Water security is one of the greatest issues facing Australia, and engineers have a significant role to play in helping to meet the challenge.
In a submission to the Productivity Commission’s Inquiry into progress on National Water Reform, Engineers Australia’s National Committee on Water Engineering (NCWE) called for better data to assist with water planning and management.
Coordinated by deputy chair Dr Brendan Berghout, ACT representative Associate Professor Katherine Daniell and Queensland representative Toby McGrath, the NCWE made 11 recommendations to the Commission based on its May 2020 Issues Paper.
“The availability of the glass of water you will drink tomorrow, and the day after that, is, at its core, based on water resources data,” McGrath told create.
He believes that the water engineering profession is acutely aware of limitations in the available data used in the development and implementation of plans that underpin water security for agricultural, domestic, industrial and environmental users throughout the country.
“Poor data collection and management systems mean that we can’t plan adequately for climate variability and change, we can’t properly evaluate environmental or cultural impacts, and we can’t evaluate in real time if users are complying with licence conditions,” he said.
The submission took a 360-degree view of water management in Australia, highlighting the need to ensure better connections between planning agencies, enhanced monitoring and compliance activities, inclusion of Indigenous perspectives and increased support for regional and remote communities.
A summary of the 11 recommendations is as follows:
- Formally review water resource monitoring systems, the fundamental data networks on which we manage and assess Australia’s water systems, including applying a report card system for stream gauging stations.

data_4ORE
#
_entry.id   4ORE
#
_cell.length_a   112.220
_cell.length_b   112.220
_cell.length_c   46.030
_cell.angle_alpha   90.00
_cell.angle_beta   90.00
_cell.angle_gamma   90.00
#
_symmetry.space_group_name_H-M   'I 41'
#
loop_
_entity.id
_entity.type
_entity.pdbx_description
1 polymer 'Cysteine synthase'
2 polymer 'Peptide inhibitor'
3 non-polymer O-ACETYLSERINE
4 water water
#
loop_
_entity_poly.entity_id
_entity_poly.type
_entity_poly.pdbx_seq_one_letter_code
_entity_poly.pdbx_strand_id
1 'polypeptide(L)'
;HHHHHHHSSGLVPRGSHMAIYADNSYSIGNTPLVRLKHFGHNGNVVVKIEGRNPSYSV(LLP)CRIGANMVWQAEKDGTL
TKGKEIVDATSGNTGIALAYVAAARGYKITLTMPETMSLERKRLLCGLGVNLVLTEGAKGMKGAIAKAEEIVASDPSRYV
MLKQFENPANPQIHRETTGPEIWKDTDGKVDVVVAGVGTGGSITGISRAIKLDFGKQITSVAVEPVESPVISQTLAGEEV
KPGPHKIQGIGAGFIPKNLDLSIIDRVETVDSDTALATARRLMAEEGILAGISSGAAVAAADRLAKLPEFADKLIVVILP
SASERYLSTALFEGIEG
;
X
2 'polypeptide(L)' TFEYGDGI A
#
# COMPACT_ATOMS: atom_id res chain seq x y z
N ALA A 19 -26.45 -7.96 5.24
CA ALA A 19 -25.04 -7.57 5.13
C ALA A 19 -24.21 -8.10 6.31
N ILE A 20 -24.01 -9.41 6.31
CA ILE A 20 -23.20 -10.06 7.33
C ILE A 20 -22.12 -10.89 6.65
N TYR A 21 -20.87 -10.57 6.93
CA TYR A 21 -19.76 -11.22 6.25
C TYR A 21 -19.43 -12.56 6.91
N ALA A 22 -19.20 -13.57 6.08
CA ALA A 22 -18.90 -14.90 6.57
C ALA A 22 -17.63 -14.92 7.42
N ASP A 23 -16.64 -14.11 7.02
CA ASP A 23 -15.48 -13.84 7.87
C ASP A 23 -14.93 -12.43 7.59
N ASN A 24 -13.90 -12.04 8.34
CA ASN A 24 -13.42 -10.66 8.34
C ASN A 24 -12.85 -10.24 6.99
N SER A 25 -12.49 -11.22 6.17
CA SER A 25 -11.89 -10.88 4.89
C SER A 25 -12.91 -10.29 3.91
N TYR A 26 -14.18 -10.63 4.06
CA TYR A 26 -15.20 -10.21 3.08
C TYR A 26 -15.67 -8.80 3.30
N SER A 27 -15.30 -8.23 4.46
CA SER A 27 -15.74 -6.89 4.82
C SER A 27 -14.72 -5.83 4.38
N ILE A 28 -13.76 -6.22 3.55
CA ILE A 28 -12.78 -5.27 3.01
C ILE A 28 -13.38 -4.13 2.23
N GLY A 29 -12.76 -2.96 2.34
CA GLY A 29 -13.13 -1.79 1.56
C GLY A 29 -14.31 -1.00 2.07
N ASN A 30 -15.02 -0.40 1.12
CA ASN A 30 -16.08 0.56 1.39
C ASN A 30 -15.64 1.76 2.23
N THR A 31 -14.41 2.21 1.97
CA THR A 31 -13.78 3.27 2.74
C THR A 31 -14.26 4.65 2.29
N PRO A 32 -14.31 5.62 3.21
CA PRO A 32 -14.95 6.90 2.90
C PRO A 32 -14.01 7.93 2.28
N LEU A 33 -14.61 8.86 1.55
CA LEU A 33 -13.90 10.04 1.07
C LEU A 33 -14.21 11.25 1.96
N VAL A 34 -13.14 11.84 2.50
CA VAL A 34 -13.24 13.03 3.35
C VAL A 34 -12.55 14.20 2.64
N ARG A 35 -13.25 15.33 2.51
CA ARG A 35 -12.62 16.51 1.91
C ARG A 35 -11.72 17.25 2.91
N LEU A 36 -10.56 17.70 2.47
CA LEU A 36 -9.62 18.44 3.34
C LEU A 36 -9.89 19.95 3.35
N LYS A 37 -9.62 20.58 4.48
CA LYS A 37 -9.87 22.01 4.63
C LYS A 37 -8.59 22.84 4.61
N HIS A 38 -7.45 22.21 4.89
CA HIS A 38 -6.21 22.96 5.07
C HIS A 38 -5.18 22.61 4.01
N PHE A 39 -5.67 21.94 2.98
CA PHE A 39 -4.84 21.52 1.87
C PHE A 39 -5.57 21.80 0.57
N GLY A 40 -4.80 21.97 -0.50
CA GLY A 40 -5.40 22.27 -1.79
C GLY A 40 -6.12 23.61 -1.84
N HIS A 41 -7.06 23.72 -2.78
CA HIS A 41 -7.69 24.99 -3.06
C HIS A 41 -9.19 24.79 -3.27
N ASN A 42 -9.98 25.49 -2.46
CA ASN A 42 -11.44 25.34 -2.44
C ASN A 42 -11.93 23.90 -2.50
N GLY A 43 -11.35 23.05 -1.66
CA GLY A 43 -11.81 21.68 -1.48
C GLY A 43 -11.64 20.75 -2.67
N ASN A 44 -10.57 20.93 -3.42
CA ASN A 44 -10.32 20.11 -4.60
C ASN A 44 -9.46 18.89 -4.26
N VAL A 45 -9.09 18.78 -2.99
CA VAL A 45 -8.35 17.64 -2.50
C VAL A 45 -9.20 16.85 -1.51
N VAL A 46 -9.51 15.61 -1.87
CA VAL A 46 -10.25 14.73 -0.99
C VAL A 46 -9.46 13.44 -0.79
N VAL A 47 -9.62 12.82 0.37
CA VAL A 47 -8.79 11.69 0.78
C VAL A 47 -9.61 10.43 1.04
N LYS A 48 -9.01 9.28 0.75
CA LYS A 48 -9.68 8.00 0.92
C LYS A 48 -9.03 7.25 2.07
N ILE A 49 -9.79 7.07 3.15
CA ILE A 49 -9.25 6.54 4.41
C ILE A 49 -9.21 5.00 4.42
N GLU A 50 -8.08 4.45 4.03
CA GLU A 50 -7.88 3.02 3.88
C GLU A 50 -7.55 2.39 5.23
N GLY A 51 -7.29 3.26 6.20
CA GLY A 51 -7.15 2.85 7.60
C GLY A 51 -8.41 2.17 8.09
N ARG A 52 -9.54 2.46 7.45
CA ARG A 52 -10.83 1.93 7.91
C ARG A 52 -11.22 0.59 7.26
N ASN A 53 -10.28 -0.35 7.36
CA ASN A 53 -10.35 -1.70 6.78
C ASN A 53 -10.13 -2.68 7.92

- Strengthen National Water Initiative (NWI) requirements for water resource data systems, the interface with land use planning, and management of extreme events.
- Review water management practice in past emergencies and provisions for future emergencies.
- Review and update water accounting and compliance regulations, and consider real-time reporting of diversions against allocations.
- Invest in basic hydrological and ecohydrological research and the data that underpins them.
- Develop a broadscale co-design process as a foundation for engagement on Indigenous values and knowledge in planning national water futures.
- Review the regulations, guidelines and practices of water utilities during extreme conditions and when providing public benefits such as flood mitigation and fire-fighting water supply.
- Evaluate options to improve the capability of small water suppliers in remote areas.
- Break down impediments to water sensitive urban design/integrated water cycle management principles, along with merit-based evaluations of urban water projects post-implementation.
- Evaluate all water…